- Jason King
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LAS VEGAS -- He doesn’t have a lofty recruiting rating next to his name, and no one has tagged him as an NBA prospect. At least not yet.
Still, when Bryce Alford took the court for the Danny Granger D-I Ambassadors in Las Vegas last week, a high-profile coach was watching from the stands.
New Mexico’s Steve Alford, the former Indiana star, tries to attend each of his son’s AAU games when they’re both at the same recruiting event -- even if it means missing a chance to see another prospect play in an opposing gym.
“My staff just knows that there are certain games I’ve got to get to,” Alford said. “I’m a dad long before I’m a coach.”
It won’t be long before Alford fills both roles for each of his sons. Kory Alford is a New Mexico walk-on who redshirted last season. Bryce, meanwhile, is slated to join his father’s squad in the fall of 2013. He committed to the Lobos in March and still has one year remaining at Albuquerque's La Cueva High School.
A 6-foot-3, 170-pound shooting guard, Bryce is regarded as one of the top players in the state.
“Bryce is athletic,” Steve Alford said. “He’s got very good feet and outstanding court awareness. He has that knack of making people around him better, which means he’s a good teammate.
“That’s something that has always been preached in our home and they’ve heard it in the locker room. If you’re going to play this game, you’re going to play it as hard as you possibly can and you’re going to play it as unselfishly as you possibly can.”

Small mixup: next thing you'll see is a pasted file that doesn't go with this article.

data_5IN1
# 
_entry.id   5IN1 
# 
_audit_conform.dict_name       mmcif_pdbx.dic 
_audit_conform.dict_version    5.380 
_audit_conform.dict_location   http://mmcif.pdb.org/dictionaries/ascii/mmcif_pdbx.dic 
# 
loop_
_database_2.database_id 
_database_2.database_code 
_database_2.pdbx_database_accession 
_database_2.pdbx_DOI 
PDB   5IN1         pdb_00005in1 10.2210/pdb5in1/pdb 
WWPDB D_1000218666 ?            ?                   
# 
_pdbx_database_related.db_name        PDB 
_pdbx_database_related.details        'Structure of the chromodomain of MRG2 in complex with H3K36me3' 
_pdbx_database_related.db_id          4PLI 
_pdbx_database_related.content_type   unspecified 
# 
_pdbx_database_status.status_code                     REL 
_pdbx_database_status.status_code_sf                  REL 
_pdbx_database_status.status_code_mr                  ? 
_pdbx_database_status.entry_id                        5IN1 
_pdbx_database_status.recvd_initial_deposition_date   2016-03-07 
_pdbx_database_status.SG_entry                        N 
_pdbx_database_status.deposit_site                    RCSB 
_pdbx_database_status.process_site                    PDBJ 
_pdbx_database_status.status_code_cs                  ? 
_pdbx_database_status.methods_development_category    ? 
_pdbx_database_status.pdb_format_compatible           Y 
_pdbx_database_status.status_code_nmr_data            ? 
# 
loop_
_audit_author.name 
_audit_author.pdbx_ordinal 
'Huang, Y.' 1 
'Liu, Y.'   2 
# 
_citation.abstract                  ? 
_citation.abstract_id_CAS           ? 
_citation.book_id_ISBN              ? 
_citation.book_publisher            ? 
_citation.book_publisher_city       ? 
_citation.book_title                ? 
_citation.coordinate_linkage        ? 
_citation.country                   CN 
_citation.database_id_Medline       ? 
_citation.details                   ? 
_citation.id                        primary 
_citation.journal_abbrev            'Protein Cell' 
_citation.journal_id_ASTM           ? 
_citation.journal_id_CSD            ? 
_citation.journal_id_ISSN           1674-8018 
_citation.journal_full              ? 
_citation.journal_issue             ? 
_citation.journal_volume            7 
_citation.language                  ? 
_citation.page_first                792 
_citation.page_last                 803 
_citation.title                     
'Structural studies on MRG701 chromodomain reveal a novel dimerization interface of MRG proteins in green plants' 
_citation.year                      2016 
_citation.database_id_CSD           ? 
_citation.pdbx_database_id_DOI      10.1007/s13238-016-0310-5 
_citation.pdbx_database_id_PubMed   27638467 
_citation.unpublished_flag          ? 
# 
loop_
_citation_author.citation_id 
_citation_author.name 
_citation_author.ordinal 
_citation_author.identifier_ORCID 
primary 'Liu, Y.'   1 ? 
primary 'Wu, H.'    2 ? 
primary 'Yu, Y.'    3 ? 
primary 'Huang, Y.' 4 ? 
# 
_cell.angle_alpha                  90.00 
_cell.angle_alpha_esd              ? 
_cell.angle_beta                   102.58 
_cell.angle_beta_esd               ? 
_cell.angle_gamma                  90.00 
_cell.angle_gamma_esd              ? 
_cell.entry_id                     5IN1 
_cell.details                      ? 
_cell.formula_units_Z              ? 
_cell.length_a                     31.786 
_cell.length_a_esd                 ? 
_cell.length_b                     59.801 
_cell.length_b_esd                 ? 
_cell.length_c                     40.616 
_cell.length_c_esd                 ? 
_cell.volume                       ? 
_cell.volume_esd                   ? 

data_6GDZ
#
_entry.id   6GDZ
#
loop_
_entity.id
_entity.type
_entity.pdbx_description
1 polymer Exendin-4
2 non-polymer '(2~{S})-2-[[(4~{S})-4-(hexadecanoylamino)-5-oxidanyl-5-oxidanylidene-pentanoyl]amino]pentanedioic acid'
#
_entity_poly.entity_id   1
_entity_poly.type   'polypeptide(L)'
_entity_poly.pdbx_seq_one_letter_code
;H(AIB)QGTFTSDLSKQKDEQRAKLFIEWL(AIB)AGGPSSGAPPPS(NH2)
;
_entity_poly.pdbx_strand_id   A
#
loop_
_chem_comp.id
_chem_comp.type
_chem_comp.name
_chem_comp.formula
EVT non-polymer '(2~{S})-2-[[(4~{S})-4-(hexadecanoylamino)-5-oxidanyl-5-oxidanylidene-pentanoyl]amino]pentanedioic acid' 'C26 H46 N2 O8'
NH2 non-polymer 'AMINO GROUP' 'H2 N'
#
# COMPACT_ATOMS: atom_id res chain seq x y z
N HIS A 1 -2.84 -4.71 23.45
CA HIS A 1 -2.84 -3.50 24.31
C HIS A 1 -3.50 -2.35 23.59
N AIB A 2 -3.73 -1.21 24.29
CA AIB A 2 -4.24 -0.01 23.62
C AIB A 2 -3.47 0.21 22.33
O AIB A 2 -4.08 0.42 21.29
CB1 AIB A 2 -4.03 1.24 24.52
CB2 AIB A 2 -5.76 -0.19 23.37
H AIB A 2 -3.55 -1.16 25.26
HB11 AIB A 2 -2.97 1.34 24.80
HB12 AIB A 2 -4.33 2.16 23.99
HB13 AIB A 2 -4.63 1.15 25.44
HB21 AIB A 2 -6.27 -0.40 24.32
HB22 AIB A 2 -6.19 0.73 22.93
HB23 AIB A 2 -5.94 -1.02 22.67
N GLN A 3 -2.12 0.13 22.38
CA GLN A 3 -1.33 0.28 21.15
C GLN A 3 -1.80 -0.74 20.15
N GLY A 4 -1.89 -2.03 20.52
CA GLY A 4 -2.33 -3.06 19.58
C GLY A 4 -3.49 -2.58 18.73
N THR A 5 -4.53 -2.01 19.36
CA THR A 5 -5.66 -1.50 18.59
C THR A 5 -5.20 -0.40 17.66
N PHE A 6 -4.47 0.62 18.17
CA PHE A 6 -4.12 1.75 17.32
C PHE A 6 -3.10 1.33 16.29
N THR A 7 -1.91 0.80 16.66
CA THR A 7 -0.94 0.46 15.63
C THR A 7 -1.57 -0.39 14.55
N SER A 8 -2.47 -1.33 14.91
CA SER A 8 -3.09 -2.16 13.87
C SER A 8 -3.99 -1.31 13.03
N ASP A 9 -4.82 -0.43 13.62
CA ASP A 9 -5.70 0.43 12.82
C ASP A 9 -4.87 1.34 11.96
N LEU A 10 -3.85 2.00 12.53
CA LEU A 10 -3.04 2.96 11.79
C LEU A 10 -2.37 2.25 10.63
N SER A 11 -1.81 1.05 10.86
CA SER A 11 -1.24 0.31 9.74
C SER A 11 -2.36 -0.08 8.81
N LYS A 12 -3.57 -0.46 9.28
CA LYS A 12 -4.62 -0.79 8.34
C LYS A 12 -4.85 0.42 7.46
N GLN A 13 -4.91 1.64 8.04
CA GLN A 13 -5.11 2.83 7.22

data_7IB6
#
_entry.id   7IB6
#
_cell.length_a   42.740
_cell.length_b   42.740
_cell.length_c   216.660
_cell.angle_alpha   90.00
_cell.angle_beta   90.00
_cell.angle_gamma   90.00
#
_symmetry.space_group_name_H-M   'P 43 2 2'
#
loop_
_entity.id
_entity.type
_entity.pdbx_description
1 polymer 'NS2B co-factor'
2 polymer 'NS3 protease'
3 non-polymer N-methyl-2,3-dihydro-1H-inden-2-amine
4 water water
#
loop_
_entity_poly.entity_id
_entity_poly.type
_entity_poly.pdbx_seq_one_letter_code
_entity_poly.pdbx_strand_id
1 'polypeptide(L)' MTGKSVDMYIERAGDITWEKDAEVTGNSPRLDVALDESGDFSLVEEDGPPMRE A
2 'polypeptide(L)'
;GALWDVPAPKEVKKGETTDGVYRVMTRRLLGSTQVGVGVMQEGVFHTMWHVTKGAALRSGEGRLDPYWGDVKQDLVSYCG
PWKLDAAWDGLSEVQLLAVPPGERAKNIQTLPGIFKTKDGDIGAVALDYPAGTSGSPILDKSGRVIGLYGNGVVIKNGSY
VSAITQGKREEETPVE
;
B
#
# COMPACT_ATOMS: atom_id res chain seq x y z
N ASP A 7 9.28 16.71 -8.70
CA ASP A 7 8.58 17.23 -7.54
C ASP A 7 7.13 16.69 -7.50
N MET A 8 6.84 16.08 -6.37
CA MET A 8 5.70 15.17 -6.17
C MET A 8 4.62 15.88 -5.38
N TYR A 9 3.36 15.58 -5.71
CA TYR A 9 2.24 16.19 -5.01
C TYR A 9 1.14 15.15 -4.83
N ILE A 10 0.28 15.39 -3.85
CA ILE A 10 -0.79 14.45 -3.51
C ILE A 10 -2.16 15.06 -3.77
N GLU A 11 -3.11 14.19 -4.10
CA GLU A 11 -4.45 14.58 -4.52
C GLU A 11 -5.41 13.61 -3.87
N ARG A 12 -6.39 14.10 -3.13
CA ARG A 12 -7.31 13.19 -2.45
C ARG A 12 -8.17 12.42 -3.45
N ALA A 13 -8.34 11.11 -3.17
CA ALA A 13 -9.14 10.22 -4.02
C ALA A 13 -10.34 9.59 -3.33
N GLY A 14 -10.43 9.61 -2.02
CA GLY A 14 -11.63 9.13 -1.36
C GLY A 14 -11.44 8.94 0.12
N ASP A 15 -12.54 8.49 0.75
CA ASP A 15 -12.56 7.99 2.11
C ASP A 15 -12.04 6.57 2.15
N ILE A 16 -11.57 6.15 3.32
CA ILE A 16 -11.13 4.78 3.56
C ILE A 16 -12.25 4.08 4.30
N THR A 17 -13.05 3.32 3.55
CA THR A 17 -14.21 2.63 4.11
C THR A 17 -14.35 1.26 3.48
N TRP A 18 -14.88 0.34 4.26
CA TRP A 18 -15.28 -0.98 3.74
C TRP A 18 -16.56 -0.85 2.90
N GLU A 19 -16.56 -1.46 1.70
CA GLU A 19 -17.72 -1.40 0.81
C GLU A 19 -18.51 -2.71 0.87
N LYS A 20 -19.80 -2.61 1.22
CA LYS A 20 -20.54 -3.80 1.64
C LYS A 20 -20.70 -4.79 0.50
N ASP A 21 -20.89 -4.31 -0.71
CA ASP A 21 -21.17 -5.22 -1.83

That’s something Steve Alford always did at Indiana, where he led the Hoosiers to the 1987 NCAA title by scoring 23 points in the championship game against Syracuse.
After a four-year career in the NBA, Alford joined the coaching ranks and made stops at Missouri State (then Southwest Missouri State) and Iowa before landing at New Mexico in 2007.
Despite all of his success as a player and coach, Alford said he never pushed his sons toward playing basketball.
“I didn’t want to put any more pressure on them,” Alford said. “I just wanted them to play and enjoy the college experience. It’s a good, happy balance, where they understand what I’m telling them is to help them and not to be overly critical.
“I played for my dad, so that helped a lot. It prepared me for this.”
Even though he guesses his sons faced a little “internal pressure” to attend New Mexico, Alford said he left the decision-making process up to each of them. Kory hopes to get into coaching someday. He couldn’t pick anyone better to learn from than his own father.
Bryce, who has shown more potential with his on-court play, hasn’t looked that far down the road. He’s just excited about becoming a Lobo.
“Ever since I was little, I pretty much wanted to play for my dad,” Bryce told reporters after announcing his commitment in March. “As I got better and better, he started showing more interest and helping me out to get to the level where I could play for him eventually.
“I knew all along I wanted to go to (New Mexico). There’s so much here, I didn’t need anything else.”
Alford isn’t the only New Mexico coach with a son headed for the Division I ranks. Cullen Neal, the son of Lobos assistant Craig Neal, has committed to play for Saint Mary’s. Cullen Neal and Bryce Alford are AAU teammates.
Their fathers spent plenty of time in Las Vegas last week watching them compete in their final summer of AAU basketball.
“Obviously, I’ve followed my sons very closely,” Alford said. “If I’m on the road, I’m watching them on the internet. I’m just blessed that they’ve enjoyed playing the game. Hopefully they’ll have the same experience in college.”
LAS VEGAS -- He doesn’t have a lofty recruiting rating next to his name, and no one has tagged him as an NBA prospect. At least not yet.Still, when Bryce Alford took the court for the Danny Granger D-I Ambassadors in Las Vegas last week, a high-profile coach was watching from the stands.